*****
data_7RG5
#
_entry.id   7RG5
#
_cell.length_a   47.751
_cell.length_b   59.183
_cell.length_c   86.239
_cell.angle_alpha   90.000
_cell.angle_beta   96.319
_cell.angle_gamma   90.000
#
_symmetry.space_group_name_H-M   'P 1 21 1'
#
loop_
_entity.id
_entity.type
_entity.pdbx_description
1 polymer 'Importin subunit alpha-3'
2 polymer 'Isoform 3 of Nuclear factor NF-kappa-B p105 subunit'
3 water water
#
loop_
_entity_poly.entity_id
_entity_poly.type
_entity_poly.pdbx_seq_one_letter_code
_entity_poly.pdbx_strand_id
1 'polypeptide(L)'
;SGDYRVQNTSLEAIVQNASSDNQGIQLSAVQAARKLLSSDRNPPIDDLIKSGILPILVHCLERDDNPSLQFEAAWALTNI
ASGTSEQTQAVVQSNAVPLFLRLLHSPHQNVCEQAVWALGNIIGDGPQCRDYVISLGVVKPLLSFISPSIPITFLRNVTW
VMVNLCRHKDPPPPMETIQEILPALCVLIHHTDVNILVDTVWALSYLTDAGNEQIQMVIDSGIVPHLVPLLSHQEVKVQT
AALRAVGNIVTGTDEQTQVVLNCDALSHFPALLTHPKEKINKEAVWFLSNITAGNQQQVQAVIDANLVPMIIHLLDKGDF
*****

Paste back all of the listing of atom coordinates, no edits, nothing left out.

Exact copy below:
data_7RG5
#
_entry.id   7RG5
#
_cell.length_a   47.751
_cell.length_b   59.183
_cell.length_c   86.239
_cell.angle_alpha   90.000
_cell.angle_beta   96.319
_cell.angle_gamma   90.000
#
_symmetry.space_group_name_H-M   'P 1 21 1'
#
loop_
_entity.id
_entity.type
_entity.pdbx_description
1 polymer 'Importin subunit alpha-3'
2 polymer 'Isoform 3 of Nuclear factor NF-kappa-B p105 subunit'
3 water water
#
loop_
_entity_poly.entity_id
_entity_poly.type
_entity_poly.pdbx_seq_one_letter_code
_entity_poly.pdbx_strand_id
1 'polypeptide(L)'
;SGDYRVQNTSLEAIVQNASSDNQGIQLSAVQAARKLLSSDRNPPIDDLIKSGILPILVHCLERDDNPSLQFEAAWALTNI
ASGTSEQTQAVVQSNAVPLFLRLLHSPHQNVCEQAVWALGNIIGDGPQCRDYVISLGVVKPLLSFISPSIPITFLRNVTW
VMVNLCRHKDPPPPMETIQEILPALCVLIHHTDVNILVDTVWALSYLTDAGNEQIQMVIDSGIVPHLVPLLSHQEVKVQT
AALRAVGNIVTGTDEQTQVVLNCDALSHFPALLTHPKEKINKEAVWFLSNITAGNQQQVQAVIDANLVPMIIHLLDKGDF